Bill Gates Caves In To The Cloud?

Bill Gates Caves In to the Cloud?

Apparently, even Bill Gates battled his own personal Bogeyman.

A new article penned by Austin Edwards, aka “The Motley Fool,” alleges that the technological legend was forced into an early retirement by a fear of the then unknown and upcoming “cloud.” Apparently Mr. Gates had sent a foreboding message to the top flight members of his company, alerting them to a “disruptive wave [which was] about to wash over the entire world, forever changing the way we get information and do business.” To save face, Gates would never publicly name the cloud as this “wave” and foe that even his particular genius could not hold off.

But it doesn’t require Mr. Gates’ brilliance to identify cloud computing as the new tech vogue with the vroom to endure. Its reach has already crept into how the general public interacts with the Internet, and has even influenced how people communicate with one another within the Web. In his article, the Motley Fools expands his argument by comparing this boom in cloud computing to the advent of electricity.

Everyone can simply ‘tap into’ the cloud,” he believes, in order to access a gamut of tools and resources that sustain businesses and personal lives both on and away from our computers. “[Just] like [with] electricity,” the cloud is becoming an “enormous” industry.

But “enormous” doesn’t equal invincible. Gates’ Microsoft continues to rank as a vanguard within the cloud, having shape-shifted as an strategy of adaptation to modernity, or of survival in futurity. A bevy of well-advertised products, including Microsoft 365, Windows Azure, and the management- and security-specific Windows Intune, trends well with consumers. Not to mention the brand-name appeal: people are just more likely to buy a cloud product with Gates’ stamp prominent.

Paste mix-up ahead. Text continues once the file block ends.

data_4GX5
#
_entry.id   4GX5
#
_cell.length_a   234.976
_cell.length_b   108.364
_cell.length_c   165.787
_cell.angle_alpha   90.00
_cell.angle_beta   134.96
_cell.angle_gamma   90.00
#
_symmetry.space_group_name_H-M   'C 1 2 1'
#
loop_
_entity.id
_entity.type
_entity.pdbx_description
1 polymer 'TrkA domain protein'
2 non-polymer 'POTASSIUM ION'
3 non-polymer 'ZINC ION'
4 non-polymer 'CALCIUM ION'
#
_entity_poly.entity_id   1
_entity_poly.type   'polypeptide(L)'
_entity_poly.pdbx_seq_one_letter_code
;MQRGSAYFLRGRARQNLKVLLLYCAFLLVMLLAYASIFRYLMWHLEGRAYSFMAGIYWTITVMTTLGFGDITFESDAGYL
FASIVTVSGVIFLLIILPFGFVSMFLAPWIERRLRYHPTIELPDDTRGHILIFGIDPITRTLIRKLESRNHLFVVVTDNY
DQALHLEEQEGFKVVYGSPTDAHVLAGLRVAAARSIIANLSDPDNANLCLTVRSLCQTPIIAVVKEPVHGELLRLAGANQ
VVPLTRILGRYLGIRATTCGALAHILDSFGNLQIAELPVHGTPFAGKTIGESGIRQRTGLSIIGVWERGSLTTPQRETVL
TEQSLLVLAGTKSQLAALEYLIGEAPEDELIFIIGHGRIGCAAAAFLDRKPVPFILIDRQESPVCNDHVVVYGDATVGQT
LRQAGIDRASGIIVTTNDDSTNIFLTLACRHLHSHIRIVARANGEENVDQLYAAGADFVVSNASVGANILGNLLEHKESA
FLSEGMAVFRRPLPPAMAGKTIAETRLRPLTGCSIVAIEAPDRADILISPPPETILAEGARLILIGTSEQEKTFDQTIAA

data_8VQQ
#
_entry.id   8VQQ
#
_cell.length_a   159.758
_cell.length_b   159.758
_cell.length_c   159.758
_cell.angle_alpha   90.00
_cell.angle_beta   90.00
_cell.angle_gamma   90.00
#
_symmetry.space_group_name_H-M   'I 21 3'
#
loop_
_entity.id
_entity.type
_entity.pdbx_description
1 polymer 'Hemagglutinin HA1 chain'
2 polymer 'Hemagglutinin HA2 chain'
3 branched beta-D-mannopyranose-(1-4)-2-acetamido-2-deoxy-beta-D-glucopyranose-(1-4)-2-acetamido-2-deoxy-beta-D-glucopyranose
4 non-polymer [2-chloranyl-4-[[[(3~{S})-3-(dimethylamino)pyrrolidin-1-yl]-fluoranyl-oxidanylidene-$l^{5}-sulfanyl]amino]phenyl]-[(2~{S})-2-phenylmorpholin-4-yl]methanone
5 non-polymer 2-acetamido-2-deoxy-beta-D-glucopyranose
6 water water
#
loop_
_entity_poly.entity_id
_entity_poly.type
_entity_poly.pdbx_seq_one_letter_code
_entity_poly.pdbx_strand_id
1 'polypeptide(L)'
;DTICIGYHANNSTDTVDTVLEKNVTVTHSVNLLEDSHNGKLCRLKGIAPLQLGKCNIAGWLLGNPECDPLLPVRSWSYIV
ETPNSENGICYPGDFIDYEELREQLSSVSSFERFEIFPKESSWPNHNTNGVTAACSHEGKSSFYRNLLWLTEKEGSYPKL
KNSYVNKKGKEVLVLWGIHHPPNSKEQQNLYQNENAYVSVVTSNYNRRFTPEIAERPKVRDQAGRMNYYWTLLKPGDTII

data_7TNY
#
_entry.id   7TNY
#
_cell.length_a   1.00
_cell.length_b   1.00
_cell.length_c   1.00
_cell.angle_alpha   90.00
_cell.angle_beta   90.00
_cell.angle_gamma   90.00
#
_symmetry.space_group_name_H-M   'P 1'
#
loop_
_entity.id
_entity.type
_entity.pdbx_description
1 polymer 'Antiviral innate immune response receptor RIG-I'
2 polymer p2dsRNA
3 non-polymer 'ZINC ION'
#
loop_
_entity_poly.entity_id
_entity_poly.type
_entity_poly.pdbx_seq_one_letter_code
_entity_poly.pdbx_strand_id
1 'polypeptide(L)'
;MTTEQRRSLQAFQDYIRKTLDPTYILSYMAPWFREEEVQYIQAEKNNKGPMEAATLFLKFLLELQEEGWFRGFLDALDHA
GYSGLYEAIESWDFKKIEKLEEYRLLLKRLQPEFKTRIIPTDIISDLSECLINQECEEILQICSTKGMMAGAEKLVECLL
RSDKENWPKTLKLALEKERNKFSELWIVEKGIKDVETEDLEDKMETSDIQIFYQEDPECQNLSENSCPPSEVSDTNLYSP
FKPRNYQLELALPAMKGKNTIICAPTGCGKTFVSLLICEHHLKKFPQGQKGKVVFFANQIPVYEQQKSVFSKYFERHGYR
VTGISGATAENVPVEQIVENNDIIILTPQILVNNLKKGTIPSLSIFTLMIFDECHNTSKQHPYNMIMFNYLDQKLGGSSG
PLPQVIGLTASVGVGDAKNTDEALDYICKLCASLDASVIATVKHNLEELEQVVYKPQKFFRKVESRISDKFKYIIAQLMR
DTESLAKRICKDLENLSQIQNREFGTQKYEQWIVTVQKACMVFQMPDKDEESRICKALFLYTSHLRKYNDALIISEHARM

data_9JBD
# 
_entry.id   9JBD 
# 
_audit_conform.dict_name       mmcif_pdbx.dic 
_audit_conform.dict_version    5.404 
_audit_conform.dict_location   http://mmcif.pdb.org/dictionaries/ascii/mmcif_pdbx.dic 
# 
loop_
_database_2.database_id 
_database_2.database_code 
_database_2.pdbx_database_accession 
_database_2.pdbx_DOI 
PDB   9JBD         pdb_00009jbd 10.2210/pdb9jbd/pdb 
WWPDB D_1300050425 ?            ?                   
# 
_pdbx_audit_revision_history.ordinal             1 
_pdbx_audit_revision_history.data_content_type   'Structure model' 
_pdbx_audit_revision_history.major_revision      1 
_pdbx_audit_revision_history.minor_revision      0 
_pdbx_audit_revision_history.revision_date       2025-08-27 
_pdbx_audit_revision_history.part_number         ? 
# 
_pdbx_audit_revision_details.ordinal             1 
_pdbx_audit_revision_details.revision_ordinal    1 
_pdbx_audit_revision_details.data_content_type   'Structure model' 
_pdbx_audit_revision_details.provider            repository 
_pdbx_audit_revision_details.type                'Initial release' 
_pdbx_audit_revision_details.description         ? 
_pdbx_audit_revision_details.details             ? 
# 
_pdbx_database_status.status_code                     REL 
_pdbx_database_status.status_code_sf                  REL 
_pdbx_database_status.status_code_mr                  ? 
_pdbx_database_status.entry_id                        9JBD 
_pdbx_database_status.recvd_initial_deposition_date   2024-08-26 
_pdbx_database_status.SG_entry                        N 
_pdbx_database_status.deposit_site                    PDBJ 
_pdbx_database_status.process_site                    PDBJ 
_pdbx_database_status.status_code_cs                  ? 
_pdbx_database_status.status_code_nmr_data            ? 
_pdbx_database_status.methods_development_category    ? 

The thorny riskiness inherent to the cloud also continues to lodge itself deeper in the technology’s side. Should a cloud company suffer a power outage, organizations involved with it ache in turn. Such a threat will always prevent cloud computing from maximizing its potential to trounce Microsoft and other such juggernauts.

In actuality, the cloud is slowly but surely threatening substantial upheaval to another big hitter: the corporate world. Jobs centered on internal IT development within this sector are on the fence, with cloud computing brandishing an ax not far away. Up to half a year is required to develop a new corporate server; in the cloud, that time shrinks to mere hours. Plus, the cloud is also reducing the need for copious staff to maintain the groundwork once in place.

Perhaps the cloud never truly played the role of Gates’ Bogeyman; it was too busy consternating corporate America.

By Jeff Norman

About Jeff Norman

Jeff Norman is a freelance writer currently based in New York City. He's moved into writing about cloud computing from substantial work in culture and the arts. He earned his undergraduate degree in English at Stanford and has studied at Oxford and Cambridge.

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